Here we have a situation where the determination of the mass of the universe and the Hubble Constant from two different survey methods has resulted in markedly different answers. That just should not be the case if the theory is right. So, to rescue the big bang model it has been proposed that there exists a new dark entity—dark radiation in the form of a sterile neutrino. The Standard Model of particle physics is the most successful theory in physics to date. In that theory, there is no real need for this extra neutrino, with bizarre properties such that it does not interact with normal matter like its ‘brothers’ do, hence is impossible to detect in a laboratory experiment.

But if hot big bang nucleosynthesis is the true origin of the light elements (like helium, deuterium, etc.) in our universe then it seems that a new dark sector particle is needed.14 An ‘unknown’ to explain the unknown—made-up stuff to resolve the contradictions between theory and observations; and yet, they are still in darkness.

Published: 11 November 2014

References and notes

  1. Archidiacono, M., E. Calabrese, and Melchiorri, A., Case for Dark Radiation, Physical Review D 84:123008, 2011, arxiv.org/pdf/1109.2767v1.pdf. Return to text.
  2. Hartnett, J.G., A Missing Neutrino—Dark Radiation, Answers Research Journal 7:357–361, 2014. Return to text.
  3. Hartnett, J.G., ‘Cosmology is not even astrophysics’, creation.com/not-astrophysics. Return to text.
  4. Hartnett, J.G., The largest structure in the observable universe or cosmic variance?, biblescienceforum.com. Return to text.
  5. Lieu, R., LCDM cosmology: how much suppression of credible evidence, and does the model really lead its competitors, using all evidence?, 2007; preprint available at arxiv.org/pdf/0705.2462v1. Return to text.
  6. Having said that it has been proposed that the solar neutrino deficit, the atmospheric neutrino anomaly and the Liquid Scintillation Neutrino Detector experiment (1993–1998) excess of events would be better explained with an additional (flavour of) neutrino—the sterile neutrino. There are currently only three flavours known but if there was at least one more, a sterile neutrino, neutrino oscillations between active and the proposed sterile neutrinos could have a significant effect on the R process in type II supernovae. See Aguilar, A., et al., Evidence for neutrino oscillations from the observation of ṽε appearance in a ṽμ beam, Phys. Rev. D 64:112007, 2001; arxiv.org/pdf/hep-ex/0104049v3.pdf. Return to text.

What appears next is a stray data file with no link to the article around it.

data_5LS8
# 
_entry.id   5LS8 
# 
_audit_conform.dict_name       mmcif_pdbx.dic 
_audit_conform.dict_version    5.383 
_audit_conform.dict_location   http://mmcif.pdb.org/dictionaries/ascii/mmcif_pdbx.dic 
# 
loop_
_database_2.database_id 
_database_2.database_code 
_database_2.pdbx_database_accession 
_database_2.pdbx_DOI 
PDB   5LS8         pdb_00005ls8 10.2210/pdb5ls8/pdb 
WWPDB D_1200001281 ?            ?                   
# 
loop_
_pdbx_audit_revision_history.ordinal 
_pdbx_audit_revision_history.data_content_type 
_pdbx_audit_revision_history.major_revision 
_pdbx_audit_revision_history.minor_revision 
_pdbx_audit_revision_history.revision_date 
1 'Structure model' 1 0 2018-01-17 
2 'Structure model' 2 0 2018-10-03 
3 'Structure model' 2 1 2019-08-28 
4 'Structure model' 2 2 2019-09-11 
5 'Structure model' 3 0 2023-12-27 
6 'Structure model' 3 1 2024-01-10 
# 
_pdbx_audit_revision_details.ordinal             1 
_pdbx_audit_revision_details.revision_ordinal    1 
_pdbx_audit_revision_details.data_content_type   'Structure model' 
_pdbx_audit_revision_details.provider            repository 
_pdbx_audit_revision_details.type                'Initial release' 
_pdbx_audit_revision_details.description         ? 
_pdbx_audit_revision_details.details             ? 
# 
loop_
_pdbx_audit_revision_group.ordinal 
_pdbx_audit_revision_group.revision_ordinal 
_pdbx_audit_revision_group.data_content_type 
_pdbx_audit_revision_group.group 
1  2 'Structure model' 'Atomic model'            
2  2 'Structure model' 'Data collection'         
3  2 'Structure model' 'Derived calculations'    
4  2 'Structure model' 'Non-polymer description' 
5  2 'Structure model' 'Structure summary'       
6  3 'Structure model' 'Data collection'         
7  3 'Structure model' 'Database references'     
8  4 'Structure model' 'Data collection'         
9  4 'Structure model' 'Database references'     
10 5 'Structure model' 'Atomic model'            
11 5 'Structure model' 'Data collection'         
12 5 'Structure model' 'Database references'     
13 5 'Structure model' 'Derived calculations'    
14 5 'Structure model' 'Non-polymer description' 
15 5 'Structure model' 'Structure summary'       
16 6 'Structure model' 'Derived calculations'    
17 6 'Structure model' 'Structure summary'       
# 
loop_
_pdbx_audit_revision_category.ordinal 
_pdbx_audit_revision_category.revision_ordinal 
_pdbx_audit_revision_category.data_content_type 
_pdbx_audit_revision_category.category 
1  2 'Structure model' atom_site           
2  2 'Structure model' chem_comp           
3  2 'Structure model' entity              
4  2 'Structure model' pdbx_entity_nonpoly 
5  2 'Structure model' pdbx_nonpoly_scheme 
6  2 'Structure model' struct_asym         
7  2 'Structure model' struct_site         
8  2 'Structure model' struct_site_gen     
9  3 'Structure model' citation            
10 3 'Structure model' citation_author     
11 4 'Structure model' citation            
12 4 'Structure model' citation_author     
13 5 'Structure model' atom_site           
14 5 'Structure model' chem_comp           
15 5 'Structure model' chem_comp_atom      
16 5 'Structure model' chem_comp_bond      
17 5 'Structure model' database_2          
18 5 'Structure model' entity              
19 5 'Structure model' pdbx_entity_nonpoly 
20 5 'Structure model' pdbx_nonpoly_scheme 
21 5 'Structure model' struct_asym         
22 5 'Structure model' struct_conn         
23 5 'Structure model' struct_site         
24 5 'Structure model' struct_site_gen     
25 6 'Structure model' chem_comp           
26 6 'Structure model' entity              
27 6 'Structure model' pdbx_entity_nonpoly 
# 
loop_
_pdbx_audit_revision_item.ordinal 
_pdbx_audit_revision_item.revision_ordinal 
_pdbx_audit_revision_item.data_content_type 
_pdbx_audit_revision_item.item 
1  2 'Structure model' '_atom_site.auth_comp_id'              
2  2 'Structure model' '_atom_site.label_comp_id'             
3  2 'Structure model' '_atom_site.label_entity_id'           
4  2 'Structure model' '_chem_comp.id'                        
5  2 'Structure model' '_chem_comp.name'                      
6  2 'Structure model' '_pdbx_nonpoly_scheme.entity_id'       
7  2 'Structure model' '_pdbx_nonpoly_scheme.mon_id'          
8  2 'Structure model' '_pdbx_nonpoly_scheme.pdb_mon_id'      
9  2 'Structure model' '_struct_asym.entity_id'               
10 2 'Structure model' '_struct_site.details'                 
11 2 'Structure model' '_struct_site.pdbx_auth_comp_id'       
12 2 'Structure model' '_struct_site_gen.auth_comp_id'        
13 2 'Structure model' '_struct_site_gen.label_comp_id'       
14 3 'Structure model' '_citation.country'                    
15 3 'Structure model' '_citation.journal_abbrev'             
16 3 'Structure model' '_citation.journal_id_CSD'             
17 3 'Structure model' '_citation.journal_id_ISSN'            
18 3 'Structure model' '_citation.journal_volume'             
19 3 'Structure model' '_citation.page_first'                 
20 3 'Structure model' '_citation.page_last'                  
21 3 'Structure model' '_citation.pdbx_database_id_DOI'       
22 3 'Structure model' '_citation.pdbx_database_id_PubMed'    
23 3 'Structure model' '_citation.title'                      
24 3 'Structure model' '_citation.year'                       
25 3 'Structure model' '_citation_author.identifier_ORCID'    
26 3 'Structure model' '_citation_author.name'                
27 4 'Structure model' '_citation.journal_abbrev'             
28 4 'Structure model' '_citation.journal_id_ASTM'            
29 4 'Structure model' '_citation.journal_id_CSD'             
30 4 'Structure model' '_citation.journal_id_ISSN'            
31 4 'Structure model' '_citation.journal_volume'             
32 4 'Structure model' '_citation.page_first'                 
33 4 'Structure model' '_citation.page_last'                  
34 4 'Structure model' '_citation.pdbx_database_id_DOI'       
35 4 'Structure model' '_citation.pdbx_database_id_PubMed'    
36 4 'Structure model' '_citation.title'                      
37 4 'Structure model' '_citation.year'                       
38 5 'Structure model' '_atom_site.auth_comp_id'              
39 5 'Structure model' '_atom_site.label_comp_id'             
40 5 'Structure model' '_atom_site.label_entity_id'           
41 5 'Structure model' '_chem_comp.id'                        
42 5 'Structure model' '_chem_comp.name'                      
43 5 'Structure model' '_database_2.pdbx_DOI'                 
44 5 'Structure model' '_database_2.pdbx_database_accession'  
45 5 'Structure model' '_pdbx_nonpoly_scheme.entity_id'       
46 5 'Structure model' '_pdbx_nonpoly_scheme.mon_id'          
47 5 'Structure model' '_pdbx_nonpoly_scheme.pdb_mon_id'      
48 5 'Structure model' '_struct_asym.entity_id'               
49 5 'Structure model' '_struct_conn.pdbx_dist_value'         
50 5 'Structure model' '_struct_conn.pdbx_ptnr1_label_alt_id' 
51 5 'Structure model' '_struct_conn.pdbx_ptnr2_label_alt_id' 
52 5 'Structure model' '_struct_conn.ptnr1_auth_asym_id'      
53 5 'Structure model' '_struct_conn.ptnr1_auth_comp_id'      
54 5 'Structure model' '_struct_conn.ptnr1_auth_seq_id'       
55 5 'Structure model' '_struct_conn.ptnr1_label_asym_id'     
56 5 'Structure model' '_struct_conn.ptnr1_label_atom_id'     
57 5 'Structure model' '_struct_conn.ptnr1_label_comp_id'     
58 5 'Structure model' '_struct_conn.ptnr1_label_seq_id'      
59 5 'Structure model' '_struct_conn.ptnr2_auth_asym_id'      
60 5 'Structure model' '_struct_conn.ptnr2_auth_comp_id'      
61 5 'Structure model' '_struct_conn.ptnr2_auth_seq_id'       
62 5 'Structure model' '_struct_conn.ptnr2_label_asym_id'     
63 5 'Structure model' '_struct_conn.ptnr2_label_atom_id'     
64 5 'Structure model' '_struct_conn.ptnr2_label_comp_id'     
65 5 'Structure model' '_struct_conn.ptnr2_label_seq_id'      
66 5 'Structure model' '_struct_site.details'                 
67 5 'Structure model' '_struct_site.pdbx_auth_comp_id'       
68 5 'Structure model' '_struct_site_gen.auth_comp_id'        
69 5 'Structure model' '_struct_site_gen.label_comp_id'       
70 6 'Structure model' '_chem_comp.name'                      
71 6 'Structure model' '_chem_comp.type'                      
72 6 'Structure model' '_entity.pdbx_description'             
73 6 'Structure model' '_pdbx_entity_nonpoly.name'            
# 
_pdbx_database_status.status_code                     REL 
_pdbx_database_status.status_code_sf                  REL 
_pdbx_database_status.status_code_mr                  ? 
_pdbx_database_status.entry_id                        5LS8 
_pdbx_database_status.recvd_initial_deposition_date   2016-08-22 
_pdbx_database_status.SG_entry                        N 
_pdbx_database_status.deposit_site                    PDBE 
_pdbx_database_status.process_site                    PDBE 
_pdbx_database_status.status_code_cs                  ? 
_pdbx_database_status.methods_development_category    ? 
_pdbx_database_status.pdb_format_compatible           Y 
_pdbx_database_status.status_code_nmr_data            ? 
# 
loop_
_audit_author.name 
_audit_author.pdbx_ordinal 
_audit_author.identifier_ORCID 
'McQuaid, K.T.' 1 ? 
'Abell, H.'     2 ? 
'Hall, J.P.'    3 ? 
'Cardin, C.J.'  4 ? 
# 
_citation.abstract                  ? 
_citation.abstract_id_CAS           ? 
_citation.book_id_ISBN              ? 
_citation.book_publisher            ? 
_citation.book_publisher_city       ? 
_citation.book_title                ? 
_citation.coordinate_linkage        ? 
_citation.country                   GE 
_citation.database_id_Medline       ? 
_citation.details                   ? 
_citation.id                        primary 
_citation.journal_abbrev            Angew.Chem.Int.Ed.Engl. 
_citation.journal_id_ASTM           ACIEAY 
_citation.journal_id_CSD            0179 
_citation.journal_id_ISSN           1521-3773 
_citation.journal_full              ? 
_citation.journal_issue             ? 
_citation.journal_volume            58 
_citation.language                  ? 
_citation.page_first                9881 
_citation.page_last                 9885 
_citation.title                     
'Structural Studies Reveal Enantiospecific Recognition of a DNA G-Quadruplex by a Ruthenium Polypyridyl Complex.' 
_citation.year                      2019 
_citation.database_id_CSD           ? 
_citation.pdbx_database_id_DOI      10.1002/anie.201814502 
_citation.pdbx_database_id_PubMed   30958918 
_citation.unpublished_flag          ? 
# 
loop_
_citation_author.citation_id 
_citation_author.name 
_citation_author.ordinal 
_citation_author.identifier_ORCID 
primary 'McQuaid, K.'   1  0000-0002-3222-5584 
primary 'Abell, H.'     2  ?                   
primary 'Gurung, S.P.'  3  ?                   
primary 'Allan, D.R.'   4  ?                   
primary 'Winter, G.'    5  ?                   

7. Hartnett, J.G., Dark Matter and the Standard Model of particle physics—a search in the ‘Dark’, creation.com/dark-search. Return to text.
  8. The study of the origin of the universe. Return to text.
  9. Modelling of the early big bang universe is compared to the power spectrum obtained from the small fluctuations in the CMB temperature from the uniform background temperature of about 2.725K. This required a certain matter content for the universe which was much larger than observed, hence the missing matter must be dark matter. Return to text.
  10. A special class of supernovae which are used as a standard brightness (absolute luminosity) source to measure distance in the cosmos. When compared to the ΛCDM big bang model source these were dimmer than expected, and hence the inclusion of dark energy along with a good helping of dark matter. Return to text.
  11. Planck 2013 results. XVI. Cosmological parameters, arxiv.org/pdf/1303.5076v3.pdf. Return to text.
  12. ΛCDM signifies the following: Λ the cosmological constant or dark energy and CDM Cold Dark Matter. Return to text.
  13. Riess. A., et al., A 3% Solution: Determination of the Hubble constant with the Hubble Space Telescope and wide field camera 3, ApJ 730:119, 2011. Return to text.
  14. There are many instances in the literature of where a dark particle is favoured for various combinations of models and data sets. See Fig.1 of Riemer-Sørensen, S., Parkinson, D., and Davis, T.M., What is half a neutrino? Reviewing cosmological constraints on neutrinos and dark radiation, Invited review for PASA, arxiv.org/pdf/1301.7102.pdf. Return to text.